Mozilla Servo browser builds for Windows released

Martin Brinkmann
Apr 13, 2017

Mozilla just released the first build of the Servo browser engine Developer Preview for Microsoft's Windows operating system.

The organization released builds of Servo for Linux and Mac in July 2016, and has added Windows to the list just now in April 2017.

Windows users may head over to the official Servo download page to grab the installer. All that is required then is to run the installer to install the Servo preview -- called Servo Tech Demo -- on a Windows machine.

Servo won't start automatically after installation. You find it under Servo Tech Demo in the Windows start menu.

A word of caution: This is a tech demo. This means that most of the functionality that you have come to rely on in web browsers is not implemented yet.

Servo for Windows

servo for windows

The Servo start page opens with a list of site and demo thumbnails that you can launch. While you can load any site on the Internet, you may notice that many won't render correctly.

Ghacks for instance loads, but style information appears to be missing. This is even the case for Ars Technica, a site linked on the Servo Tech Demo start page.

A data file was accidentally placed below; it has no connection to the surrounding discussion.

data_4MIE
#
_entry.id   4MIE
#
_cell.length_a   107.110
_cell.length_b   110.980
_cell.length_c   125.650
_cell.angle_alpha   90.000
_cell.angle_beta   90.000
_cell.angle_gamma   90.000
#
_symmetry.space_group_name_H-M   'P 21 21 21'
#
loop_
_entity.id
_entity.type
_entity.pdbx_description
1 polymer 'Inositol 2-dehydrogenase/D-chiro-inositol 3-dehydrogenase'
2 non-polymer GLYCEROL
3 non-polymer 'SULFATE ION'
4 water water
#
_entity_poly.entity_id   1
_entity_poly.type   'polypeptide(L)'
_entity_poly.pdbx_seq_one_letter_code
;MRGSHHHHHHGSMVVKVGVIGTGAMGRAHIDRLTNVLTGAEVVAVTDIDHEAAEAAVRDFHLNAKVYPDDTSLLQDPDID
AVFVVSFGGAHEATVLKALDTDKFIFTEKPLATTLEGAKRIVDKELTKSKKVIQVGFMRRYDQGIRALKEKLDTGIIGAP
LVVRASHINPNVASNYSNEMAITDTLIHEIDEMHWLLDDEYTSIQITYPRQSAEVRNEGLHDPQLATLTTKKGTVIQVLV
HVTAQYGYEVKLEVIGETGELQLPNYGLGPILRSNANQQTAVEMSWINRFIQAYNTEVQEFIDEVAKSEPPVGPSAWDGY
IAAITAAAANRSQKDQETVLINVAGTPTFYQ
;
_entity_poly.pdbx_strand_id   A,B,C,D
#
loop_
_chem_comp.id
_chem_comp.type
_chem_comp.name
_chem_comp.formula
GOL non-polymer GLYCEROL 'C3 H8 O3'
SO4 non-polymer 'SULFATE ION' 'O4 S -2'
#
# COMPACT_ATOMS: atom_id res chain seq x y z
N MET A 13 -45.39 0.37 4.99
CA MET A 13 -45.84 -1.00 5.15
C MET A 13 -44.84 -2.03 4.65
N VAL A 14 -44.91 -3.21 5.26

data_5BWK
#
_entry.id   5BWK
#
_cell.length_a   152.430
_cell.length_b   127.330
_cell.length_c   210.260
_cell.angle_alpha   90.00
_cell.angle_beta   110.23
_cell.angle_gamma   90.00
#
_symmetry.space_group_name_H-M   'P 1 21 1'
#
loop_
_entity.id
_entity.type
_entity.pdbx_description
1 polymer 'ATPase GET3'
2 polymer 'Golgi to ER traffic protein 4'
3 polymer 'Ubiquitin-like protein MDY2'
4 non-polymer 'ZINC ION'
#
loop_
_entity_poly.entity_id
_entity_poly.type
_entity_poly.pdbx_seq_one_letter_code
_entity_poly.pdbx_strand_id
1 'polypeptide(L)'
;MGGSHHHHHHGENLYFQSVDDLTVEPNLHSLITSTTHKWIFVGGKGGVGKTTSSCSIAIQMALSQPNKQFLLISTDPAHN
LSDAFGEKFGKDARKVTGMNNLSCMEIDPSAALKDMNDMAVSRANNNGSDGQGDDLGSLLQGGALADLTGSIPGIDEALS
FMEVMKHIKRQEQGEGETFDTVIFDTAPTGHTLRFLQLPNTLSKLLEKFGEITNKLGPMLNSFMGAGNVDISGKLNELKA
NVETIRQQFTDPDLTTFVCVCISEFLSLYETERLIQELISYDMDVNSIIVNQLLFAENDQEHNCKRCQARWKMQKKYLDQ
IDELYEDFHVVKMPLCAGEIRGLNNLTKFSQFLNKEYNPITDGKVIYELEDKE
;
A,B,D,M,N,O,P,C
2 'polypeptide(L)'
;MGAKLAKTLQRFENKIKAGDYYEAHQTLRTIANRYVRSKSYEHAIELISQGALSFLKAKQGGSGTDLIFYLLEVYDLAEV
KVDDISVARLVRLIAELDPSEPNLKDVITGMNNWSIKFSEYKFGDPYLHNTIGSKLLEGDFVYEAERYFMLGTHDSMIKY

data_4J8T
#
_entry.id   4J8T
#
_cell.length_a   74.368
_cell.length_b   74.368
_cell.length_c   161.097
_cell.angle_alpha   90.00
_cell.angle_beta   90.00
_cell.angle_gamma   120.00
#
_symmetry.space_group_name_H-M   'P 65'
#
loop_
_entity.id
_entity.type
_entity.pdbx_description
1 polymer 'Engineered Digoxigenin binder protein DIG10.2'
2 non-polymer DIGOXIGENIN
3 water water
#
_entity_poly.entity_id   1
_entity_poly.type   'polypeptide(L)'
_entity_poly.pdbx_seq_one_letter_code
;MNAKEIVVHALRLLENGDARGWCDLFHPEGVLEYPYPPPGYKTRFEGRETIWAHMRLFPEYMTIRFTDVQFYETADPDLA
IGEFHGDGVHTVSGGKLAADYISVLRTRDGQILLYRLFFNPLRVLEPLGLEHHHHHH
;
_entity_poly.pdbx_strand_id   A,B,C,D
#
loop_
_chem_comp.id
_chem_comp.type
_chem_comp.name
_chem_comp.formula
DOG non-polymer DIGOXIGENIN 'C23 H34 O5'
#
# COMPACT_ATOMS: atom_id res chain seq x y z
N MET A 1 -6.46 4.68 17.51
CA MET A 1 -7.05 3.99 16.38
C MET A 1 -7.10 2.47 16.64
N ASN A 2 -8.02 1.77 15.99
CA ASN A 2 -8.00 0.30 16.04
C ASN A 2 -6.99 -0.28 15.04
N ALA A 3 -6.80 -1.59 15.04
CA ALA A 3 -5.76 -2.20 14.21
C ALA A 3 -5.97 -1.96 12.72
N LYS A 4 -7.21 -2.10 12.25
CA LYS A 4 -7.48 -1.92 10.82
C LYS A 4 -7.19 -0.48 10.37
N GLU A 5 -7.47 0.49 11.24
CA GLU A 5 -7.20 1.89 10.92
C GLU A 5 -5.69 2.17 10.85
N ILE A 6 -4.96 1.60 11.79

Anyway, the browser UI offers little in terms of options. While you can open multiple tabs, run searches or open sites, and navigate back and forth, that is pretty much all that you can do right now in the tech demo build that has been released.

Tabs are not displayed only when you click on the menu icon on the right side. You may open new tabs with a click on the plus icon, or by using the Ctrl-T keyboard shortcut.

There is no options menu, no menu bar, and things like add-on support, themes, or anything else that you expect from a modern browser.

Again, this is understandable as it is pre-alpha software as Mozilla notes on the Servo blog.

We encourage everyone on Windows to experiment with the nightly builds. This is pre-alpha software, so please file issues about anything that doesn’t work as expected!

Please don’t log into your bank with Servo just yet!

Servo testers who run into issues are encouraged to report those to the Servo team (on GitHub, not on Mozilla's website).

The Servo Developer preview loads quite fast, but that is somewhat expected if you consider that it is as light as it can get when compared to major browsers that are available today.